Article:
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We studied consecutive impact loading on woven high-modulus polyethylene rope, which is used in robotics fields. An impact tester was developed to conduct the experiments. Five consecutive impact loads (five drops) were applied to the rope and the stiffness of the loading part that corresponds to each drop was evaluated. The stiffness of the woven ropes was affected strongly by consecutive impact loading. The change in stiffness is undesirable in some applications such as in robotic fields. Therefore, we have proposed a method that can optimize changes in stiffness by applying a preload before impact testing (preload treatment). The experimental results show that preload is an efficient way to reduce changing rope stiffness. We have also proposed an empirical equation that can estimate the rope stiffness after arbitrary preload treatment, and this equation is a function of the number of drops and the static preload level. The equation can be used to determine the preload treatment conditions to stabilize the stiffness of the woven ropes before they are used in engineering fields.

Woven synthetic-fiber ropes such as high-modulus polyethylene (HMPE), polyester, polyamide and aramid were developed decades ago and they have emerged as potential materials to replace steel-wire ropes because they offer advantages of light weight, high strength, a high flexibility and a low friction coefficient. They have been used in many applications, such as in offshore mooring systems, climbing mountaineering ropes, and recently, in robotics fields in artificial muscles [

Although synthetic-fiber ropes have been used in many applications, their mechanical behavior is complicated, mainly because of the polymeric nature of the fibers that are used in their manufacture and the construction geometry of the ropes (either in twisting or braiding) [

Flory et al. [

Therefore, the stiffness of the synthetic-fiber ropes that are used in offshore mooring lines has been studied extensively, particularly for large-diameter ropes under cyclic loading. However, no specific research has investigated the stiffness of synthetic-fiber rope because of the constant consecutive loading of large- or small-diameter ropes. Small-diameter synthetic-fiber rope is used in the robotic fields [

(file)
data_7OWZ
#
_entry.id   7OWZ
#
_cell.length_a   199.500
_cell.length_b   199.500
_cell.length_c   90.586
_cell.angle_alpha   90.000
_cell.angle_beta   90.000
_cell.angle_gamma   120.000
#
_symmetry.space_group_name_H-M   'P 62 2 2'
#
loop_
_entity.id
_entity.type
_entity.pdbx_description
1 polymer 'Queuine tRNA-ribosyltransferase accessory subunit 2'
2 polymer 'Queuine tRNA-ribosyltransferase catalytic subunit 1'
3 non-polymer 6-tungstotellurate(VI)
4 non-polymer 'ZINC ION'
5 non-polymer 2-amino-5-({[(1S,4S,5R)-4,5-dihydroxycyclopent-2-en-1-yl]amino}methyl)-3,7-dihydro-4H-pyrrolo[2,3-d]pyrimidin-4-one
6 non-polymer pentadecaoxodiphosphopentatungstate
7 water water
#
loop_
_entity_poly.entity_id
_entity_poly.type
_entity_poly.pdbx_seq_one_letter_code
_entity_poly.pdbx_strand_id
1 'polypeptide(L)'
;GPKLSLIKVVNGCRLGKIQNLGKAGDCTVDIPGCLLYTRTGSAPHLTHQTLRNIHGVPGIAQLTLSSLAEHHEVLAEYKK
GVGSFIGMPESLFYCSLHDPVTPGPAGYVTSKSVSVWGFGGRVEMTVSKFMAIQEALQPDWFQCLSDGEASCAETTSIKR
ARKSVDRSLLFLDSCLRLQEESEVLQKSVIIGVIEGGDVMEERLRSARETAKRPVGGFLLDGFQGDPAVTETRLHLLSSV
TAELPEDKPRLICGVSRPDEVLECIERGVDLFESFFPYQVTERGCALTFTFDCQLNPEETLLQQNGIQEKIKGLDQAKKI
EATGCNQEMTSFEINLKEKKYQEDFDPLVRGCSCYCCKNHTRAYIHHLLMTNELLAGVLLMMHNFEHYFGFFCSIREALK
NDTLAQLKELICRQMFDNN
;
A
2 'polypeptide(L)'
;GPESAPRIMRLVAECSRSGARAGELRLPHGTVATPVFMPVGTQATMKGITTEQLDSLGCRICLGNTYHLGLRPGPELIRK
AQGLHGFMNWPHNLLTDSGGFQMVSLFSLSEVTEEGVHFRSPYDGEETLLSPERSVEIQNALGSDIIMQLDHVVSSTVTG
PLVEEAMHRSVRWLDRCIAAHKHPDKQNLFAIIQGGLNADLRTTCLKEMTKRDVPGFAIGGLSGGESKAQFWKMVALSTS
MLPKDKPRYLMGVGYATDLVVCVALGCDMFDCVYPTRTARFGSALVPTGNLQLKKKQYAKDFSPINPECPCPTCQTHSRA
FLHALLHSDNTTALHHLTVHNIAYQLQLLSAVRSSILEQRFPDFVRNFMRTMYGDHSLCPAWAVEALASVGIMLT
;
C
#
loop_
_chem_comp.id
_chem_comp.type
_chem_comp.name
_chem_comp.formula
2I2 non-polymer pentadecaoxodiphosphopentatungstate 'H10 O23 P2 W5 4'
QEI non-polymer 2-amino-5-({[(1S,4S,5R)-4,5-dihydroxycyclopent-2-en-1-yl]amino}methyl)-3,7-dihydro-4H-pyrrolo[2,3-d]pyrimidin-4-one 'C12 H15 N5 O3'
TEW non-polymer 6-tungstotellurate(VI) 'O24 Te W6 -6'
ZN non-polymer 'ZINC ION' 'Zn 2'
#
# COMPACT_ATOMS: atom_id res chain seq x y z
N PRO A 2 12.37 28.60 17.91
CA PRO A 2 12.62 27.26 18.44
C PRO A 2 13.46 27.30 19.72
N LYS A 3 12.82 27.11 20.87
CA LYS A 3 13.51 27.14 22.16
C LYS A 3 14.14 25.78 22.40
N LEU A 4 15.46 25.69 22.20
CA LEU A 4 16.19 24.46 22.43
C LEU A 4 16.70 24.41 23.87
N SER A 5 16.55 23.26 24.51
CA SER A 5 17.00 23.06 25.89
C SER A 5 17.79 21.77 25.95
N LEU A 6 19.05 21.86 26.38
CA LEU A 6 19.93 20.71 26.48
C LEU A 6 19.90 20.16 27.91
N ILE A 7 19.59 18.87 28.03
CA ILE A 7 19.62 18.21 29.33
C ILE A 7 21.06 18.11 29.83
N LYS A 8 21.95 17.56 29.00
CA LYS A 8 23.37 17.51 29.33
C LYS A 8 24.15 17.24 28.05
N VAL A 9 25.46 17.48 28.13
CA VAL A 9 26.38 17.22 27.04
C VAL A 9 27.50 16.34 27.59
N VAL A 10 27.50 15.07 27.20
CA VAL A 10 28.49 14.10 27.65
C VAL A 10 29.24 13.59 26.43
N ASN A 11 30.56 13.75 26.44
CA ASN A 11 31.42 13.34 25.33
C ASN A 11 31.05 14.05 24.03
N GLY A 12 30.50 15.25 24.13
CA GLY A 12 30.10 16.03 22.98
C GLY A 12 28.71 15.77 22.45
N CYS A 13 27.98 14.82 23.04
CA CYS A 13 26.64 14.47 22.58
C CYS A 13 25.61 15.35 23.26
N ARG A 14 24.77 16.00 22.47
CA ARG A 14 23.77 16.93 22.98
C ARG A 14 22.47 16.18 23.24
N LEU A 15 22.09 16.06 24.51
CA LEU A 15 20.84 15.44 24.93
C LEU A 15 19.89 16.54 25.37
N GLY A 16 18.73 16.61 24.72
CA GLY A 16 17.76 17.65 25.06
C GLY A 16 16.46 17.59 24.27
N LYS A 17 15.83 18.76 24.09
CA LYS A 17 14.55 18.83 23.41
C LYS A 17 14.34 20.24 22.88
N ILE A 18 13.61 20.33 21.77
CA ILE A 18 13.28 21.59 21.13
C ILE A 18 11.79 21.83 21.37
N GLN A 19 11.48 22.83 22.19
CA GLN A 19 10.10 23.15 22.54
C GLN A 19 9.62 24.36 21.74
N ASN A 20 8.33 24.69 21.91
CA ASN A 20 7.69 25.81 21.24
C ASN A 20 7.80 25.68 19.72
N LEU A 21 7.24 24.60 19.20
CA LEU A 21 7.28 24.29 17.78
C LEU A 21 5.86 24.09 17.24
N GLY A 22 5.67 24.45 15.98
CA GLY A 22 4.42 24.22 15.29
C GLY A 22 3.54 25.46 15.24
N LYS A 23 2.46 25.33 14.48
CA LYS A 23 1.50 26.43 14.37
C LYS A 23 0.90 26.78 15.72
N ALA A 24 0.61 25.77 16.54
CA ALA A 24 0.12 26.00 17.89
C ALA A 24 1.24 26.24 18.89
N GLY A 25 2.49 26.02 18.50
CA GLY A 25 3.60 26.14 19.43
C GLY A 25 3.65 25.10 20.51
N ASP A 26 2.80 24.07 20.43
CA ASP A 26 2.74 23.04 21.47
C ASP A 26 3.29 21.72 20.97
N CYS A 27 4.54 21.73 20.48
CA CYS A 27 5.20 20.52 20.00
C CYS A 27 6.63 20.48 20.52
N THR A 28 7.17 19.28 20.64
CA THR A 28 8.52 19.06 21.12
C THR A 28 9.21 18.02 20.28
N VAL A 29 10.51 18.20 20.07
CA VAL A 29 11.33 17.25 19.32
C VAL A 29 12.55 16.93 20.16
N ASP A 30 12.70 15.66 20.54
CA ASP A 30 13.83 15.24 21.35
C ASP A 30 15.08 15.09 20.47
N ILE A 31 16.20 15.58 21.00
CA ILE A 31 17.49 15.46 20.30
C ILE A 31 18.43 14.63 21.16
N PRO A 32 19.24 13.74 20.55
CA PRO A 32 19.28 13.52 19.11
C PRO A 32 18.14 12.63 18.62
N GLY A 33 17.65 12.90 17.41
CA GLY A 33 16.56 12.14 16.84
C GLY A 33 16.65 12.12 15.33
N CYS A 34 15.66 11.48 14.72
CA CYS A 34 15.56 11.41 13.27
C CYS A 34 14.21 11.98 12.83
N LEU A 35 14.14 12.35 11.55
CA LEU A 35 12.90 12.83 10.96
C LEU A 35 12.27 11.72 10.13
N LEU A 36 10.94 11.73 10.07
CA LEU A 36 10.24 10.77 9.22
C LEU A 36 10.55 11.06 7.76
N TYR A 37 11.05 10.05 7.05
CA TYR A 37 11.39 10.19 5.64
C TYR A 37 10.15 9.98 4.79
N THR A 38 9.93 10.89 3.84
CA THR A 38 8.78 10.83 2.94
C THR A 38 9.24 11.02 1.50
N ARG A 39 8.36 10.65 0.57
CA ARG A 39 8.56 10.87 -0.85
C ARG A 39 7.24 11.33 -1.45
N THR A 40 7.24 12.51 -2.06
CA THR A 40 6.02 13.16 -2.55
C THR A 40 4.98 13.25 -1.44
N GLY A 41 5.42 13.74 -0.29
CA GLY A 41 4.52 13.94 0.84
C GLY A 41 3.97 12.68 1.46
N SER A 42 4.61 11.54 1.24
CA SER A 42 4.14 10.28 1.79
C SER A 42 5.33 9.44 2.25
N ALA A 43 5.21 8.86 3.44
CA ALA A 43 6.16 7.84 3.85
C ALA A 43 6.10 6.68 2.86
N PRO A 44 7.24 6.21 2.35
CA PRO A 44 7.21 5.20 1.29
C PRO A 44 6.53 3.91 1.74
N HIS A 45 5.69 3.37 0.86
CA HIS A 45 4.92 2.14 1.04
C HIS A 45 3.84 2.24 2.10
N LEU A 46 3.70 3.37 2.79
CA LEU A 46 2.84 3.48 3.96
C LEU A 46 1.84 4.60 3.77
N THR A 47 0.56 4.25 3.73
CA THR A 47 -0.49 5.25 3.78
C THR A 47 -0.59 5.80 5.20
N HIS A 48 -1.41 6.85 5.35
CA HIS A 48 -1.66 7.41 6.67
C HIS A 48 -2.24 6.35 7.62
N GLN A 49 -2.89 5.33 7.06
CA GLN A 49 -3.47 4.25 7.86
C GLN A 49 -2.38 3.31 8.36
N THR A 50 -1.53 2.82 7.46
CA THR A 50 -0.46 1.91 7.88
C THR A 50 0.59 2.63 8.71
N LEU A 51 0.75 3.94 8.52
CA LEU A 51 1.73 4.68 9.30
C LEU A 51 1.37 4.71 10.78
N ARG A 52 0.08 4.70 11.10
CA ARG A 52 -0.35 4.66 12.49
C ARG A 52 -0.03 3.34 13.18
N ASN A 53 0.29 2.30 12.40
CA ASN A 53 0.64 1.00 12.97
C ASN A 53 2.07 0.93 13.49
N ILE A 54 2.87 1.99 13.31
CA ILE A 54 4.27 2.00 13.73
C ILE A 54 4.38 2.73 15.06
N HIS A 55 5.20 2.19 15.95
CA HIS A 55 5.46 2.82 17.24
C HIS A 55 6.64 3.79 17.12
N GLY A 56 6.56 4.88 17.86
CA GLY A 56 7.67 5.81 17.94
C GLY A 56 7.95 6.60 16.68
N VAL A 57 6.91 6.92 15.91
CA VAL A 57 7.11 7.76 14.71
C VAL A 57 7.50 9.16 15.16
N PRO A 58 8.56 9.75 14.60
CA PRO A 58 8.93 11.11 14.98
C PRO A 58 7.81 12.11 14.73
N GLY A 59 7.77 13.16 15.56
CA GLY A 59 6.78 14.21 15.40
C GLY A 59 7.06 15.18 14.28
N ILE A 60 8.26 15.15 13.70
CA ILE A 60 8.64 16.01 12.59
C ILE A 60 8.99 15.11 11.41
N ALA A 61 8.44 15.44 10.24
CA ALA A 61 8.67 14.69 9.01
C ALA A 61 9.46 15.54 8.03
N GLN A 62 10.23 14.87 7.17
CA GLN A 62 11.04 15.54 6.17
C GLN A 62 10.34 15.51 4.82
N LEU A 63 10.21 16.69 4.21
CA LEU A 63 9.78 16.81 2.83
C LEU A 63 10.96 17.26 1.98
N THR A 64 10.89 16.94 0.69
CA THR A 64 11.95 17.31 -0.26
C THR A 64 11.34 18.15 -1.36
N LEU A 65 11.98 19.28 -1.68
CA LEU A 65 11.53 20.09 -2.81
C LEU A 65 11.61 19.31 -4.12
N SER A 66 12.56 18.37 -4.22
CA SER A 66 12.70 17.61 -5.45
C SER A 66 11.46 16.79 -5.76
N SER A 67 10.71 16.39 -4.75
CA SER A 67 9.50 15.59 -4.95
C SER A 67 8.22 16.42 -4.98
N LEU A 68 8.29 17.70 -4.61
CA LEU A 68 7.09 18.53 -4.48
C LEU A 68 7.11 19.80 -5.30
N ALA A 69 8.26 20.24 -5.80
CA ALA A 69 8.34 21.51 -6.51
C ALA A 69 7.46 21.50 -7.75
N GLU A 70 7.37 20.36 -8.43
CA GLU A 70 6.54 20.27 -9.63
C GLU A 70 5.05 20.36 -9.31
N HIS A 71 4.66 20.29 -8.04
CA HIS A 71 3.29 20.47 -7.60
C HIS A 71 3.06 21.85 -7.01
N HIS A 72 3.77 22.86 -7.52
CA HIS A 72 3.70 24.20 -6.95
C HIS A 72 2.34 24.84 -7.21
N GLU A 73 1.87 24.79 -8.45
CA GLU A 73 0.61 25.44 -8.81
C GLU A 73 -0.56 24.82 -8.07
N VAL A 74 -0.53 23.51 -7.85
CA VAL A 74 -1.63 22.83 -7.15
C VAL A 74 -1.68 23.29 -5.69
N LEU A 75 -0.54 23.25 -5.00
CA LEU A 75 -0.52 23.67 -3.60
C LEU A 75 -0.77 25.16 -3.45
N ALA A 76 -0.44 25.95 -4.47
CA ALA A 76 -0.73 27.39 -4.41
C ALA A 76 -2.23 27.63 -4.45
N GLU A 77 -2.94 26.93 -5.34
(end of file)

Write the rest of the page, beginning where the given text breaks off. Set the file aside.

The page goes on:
In summary, because of the lack of research that deals with consecutive impact loading and methods to optimize stiffness changes of synthetic-fiber rope, the main purpose of this research has been to study the effect of consecutive impact loading and to optimize changes in the rope stiffness. Consecutive impact loading is represented in terms of the number of drops. A preload method was used to determine its effect on the stiffness of a fiber rope. We proposed an empirical equation for stiffness by considering the number of drops and the preload level based on experimental data, and we discuss the pre-treatment of rope before using it in a robotics application.

HMPE, which is normally used in robotic fields, was used in this study. This rope has an MBL of 1765 N under a static loading, a linear density of 1760 dtex, and 8 strands in braided construction. Tex is a unit that is used commonly in textile engineering to measure the linear mass density of fibers and yarns, and it equates to the mass in grams per kilometer (1 tex = 10 dtex). A photograph and the properties of this rope are shown in

An impact tester as shown in

Material | High Modulus Polyethylene (HMPE) |
---|---|

Fiber | IZANAS |

Fiber Model | DB-60 |

MBL (Static) (N) | 1765 |

Construction | 1760 dtex, 8 strands braid |

Diameter (mm) | 2 |

Supplier | Fiber: Toyobo, Rope: Hayami Industry |